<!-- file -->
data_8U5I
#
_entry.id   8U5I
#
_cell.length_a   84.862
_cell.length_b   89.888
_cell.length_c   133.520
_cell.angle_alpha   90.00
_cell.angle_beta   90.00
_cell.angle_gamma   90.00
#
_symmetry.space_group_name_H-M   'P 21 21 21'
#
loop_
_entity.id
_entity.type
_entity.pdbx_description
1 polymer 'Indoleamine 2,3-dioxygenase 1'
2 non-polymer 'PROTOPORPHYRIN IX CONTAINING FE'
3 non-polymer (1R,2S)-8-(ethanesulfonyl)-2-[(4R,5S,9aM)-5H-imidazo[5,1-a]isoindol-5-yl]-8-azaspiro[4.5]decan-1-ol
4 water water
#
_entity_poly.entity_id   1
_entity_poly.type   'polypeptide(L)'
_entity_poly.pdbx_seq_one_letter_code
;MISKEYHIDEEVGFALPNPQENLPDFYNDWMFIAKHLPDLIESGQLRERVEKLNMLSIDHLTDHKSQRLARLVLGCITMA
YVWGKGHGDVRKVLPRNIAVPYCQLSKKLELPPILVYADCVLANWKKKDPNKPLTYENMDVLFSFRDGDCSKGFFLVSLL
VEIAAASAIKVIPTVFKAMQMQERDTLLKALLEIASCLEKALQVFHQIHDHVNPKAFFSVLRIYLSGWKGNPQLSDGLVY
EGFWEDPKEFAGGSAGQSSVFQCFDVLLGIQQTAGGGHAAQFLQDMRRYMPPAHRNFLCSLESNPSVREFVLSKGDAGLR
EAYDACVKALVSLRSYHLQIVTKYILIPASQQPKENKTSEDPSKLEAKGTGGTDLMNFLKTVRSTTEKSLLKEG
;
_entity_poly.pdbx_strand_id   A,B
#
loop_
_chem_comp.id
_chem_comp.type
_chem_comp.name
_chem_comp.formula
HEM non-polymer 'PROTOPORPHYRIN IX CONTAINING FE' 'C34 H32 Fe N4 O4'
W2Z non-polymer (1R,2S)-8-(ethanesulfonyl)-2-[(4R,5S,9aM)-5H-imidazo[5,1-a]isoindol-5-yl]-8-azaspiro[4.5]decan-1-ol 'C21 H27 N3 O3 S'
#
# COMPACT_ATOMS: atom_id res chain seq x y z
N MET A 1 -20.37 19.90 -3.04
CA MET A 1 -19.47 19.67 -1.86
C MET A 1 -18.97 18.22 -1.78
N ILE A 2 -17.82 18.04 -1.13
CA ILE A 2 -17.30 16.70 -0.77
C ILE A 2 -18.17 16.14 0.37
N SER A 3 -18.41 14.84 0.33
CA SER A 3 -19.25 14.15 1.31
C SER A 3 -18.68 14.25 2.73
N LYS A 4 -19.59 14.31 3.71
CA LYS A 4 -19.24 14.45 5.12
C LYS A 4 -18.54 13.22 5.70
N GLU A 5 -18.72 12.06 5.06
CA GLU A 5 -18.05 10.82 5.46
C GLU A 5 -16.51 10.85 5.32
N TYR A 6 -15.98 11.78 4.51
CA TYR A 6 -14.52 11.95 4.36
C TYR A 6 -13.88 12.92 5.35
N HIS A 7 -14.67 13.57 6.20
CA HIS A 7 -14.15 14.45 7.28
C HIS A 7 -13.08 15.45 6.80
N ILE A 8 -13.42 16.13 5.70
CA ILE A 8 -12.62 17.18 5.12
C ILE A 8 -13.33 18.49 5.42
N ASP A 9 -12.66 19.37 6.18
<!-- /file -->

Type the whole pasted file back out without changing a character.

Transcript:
data_8U5I
#
_entry.id   8U5I
#
_cell.length_a   84.862
_cell.length_b   89.888
_cell.length_c   133.520
_cell.angle_alpha   90.00
_cell.angle_beta   90.00
_cell.angle_gamma   90.00
#
_symmetry.space_group_name_H-M   'P 21 21 21'
#
loop_
_entity.id
_entity.type
_entity.pdbx_description
1 polymer 'Indoleamine 2,3-dioxygenase 1'
2 non-polymer 'PROTOPORPHYRIN IX CONTAINING FE'
3 non-polymer (1R,2S)-8-(ethanesulfonyl)-2-[(4R,5S,9aM)-5H-imidazo[5,1-a]isoindol-5-yl]-8-azaspiro[4.5]decan-1-ol
4 water water
#
_entity_poly.entity_id   1
_entity_poly.type   'polypeptide(L)'
_entity_poly.pdbx_seq_one_letter_code
;MISKEYHIDEEVGFALPNPQENLPDFYNDWMFIAKHLPDLIESGQLRERVEKLNMLSIDHLTDHKSQRLARLVLGCITMA
YVWGKGHGDVRKVLPRNIAVPYCQLSKKLELPPILVYADCVLANWKKKDPNKPLTYENMDVLFSFRDGDCSKGFFLVSLL
VEIAAASAIKVIPTVFKAMQMQERDTLLKALLEIASCLEKALQVFHQIHDHVNPKAFFSVLRIYLSGWKGNPQLSDGLVY
EGFWEDPKEFAGGSAGQSSVFQCFDVLLGIQQTAGGGHAAQFLQDMRRYMPPAHRNFLCSLESNPSVREFVLSKGDAGLR
EAYDACVKALVSLRSYHLQIVTKYILIPASQQPKENKTSEDPSKLEAKGTGGTDLMNFLKTVRSTTEKSLLKEG
;
_entity_poly.pdbx_strand_id   A,B
#
loop_
_chem_comp.id
_chem_comp.type
_chem_comp.name
_chem_comp.formula
HEM non-polymer 'PROTOPORPHYRIN IX CONTAINING FE' 'C34 H32 Fe N4 O4'
W2Z non-polymer (1R,2S)-8-(ethanesulfonyl)-2-[(4R,5S,9aM)-5H-imidazo[5,1-a]isoindol-5-yl]-8-azaspiro[4.5]decan-1-ol 'C21 H27 N3 O3 S'
#
# COMPACT_ATOMS: atom_id res chain seq x y z
N MET A 1 -20.37 19.90 -3.04
CA MET A 1 -19.47 19.67 -1.86
C MET A 1 -18.97 18.22 -1.78
N ILE A 2 -17.82 18.04 -1.13
CA ILE A 2 -17.30 16.70 -0.77
C ILE A 2 -18.17 16.14 0.37
N SER A 3 -18.41 14.84 0.33
CA SER A 3 -19.25 14.15 1.31
C SER A 3 -18.68 14.25 2.73
N LYS A 4 -19.59 14.31 3.71
CA LYS A 4 -19.24 14.45 5.12
C LYS A 4 -18.54 13.22 5.70
N GLU A 5 -18.72 12.06 5.06
CA GLU A 5 -18.05 10.82 5.46
C GLU A 5 -16.51 10.85 5.32
N TYR A 6 -15.98 11.78 4.51
CA TYR A 6 -14.52 11.95 4.36
C TYR A 6 -13.88 12.92 5.35
N HIS A 7 -14.67 13.57 6.20
CA HIS A 7 -14.15 14.45 7.28
C HIS A 7 -13.08 15.45 6.80
N ILE A 8 -13.42 16.13 5.70
CA ILE A 8 -12.62 17.18 5.12
C ILE A 8 -13.33 18.49 5.42
N ASP A 9 -12.66 19.37 6.18